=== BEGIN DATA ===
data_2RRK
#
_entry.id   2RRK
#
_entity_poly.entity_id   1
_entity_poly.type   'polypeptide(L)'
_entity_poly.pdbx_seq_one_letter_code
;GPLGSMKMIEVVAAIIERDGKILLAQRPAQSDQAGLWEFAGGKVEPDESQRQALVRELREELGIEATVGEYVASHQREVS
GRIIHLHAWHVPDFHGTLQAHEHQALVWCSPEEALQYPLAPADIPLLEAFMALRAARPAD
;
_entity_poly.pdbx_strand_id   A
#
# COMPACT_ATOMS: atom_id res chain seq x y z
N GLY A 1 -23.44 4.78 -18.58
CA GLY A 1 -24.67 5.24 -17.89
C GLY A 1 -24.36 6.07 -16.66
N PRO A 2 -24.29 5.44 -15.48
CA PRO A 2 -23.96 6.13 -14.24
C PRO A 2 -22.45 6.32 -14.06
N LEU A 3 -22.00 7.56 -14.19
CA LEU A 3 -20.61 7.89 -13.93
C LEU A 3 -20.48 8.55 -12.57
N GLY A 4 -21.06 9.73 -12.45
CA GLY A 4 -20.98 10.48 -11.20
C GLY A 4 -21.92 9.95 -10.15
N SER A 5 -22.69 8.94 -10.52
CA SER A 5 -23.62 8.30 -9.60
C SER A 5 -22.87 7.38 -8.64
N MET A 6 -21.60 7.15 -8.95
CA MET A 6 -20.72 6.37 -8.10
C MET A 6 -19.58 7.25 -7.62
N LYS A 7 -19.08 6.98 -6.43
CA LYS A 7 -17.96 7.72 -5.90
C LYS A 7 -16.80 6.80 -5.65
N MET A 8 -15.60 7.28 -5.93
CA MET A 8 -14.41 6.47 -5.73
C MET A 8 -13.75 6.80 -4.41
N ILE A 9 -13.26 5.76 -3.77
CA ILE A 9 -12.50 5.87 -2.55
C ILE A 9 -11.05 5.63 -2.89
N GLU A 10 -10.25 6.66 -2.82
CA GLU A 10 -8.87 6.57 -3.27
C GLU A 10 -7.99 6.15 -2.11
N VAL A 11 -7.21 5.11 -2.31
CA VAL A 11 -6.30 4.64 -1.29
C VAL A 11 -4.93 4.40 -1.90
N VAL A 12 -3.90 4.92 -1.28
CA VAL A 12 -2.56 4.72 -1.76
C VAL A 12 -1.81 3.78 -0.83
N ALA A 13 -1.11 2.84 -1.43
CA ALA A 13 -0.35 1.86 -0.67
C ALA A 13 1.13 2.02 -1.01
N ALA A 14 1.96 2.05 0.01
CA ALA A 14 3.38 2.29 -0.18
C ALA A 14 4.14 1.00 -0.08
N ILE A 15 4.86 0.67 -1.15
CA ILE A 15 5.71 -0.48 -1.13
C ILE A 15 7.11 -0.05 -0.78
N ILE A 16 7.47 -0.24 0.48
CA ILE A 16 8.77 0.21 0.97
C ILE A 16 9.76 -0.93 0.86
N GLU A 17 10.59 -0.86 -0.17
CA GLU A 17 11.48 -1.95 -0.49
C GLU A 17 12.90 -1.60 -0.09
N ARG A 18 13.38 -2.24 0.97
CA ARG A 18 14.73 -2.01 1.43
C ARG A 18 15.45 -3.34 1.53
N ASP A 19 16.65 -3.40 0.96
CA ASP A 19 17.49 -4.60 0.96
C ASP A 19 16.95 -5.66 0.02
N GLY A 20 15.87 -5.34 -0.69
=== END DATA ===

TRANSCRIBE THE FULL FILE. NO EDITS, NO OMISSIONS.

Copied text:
data_2RRK
#
_entry.id   2RRK
#
_entity_poly.entity_id   1
_entity_poly.type   'polypeptide(L)'
_entity_poly.pdbx_seq_one_letter_code
;GPLGSMKMIEVVAAIIERDGKILLAQRPAQSDQAGLWEFAGGKVEPDESQRQALVRELREELGIEATVGEYVASHQREVS
GRIIHLHAWHVPDFHGTLQAHEHQALVWCSPEEALQYPLAPADIPLLEAFMALRAARPAD
;
_entity_poly.pdbx_strand_id   A
#
# COMPACT_ATOMS: atom_id res chain seq x y z
N GLY A 1 -23.44 4.78 -18.58
CA GLY A 1 -24.67 5.24 -17.89
C GLY A 1 -24.36 6.07 -16.66
N PRO A 2 -24.29 5.44 -15.48
CA PRO A 2 -23.96 6.13 -14.24
C PRO A 2 -22.45 6.32 -14.06
N LEU A 3 -22.00 7.56 -14.19
CA LEU A 3 -20.61 7.89 -13.93
C LEU A 3 -20.48 8.55 -12.57
N GLY A 4 -21.06 9.73 -12.45
CA GLY A 4 -20.98 10.48 -11.20
C GLY A 4 -21.92 9.95 -10.15
N SER A 5 -22.69 8.94 -10.52
CA SER A 5 -23.62 8.30 -9.60
C SER A 5 -22.87 7.38 -8.64
N MET A 6 -21.60 7.15 -8.95
CA MET A 6 -20.72 6.37 -8.10
C MET A 6 -19.58 7.25 -7.62
N LYS A 7 -19.08 6.98 -6.43
CA LYS A 7 -17.96 7.72 -5.90
C LYS A 7 -16.80 6.80 -5.65
N MET A 8 -15.60 7.28 -5.93
CA MET A 8 -14.41 6.47 -5.73
C MET A 8 -13.75 6.80 -4.41
N ILE A 9 -13.26 5.76 -3.77
CA ILE A 9 -12.50 5.87 -2.55
C ILE A 9 -11.05 5.63 -2.89
N GLU A 10 -10.25 6.66 -2.82
CA GLU A 10 -8.87 6.57 -3.27
C GLU A 10 -7.99 6.15 -2.11
N VAL A 11 -7.21 5.11 -2.31
CA VAL A 11 -6.30 4.64 -1.29
C VAL A 11 -4.93 4.40 -1.90
N VAL A 12 -3.90 4.92 -1.28
CA VAL A 12 -2.56 4.72 -1.76
C VAL A 12 -1.81 3.78 -0.83
N ALA A 13 -1.11 2.84 -1.43
CA ALA A 13 -0.35 1.86 -0.67
C ALA A 13 1.13 2.02 -1.01
N ALA A 14 1.96 2.05 0.01
CA ALA A 14 3.38 2.29 -0.18
C ALA A 14 4.14 1.00 -0.08
N ILE A 15 4.86 0.67 -1.15
CA ILE A 15 5.71 -0.48 -1.13
C ILE A 15 7.11 -0.05 -0.78
N ILE A 16 7.47 -0.24 0.48
CA ILE A 16 8.77 0.21 0.97
C ILE A 16 9.76 -0.93 0.86
N GLU A 17 10.59 -0.86 -0.17
CA GLU A 17 11.48 -1.95 -0.49
C GLU A 17 12.90 -1.60 -0.09
N ARG A 18 13.38 -2.24 0.97
CA ARG A 18 14.73 -2.01 1.43
C ARG A 18 15.45 -3.34 1.53
N ASP A 19 16.65 -3.40 0.96
CA ASP A 19 17.49 -4.60 0.96
C ASP A 19 16.95 -5.66 0.02
N GLY A 20 15.87 -5.34 -0.69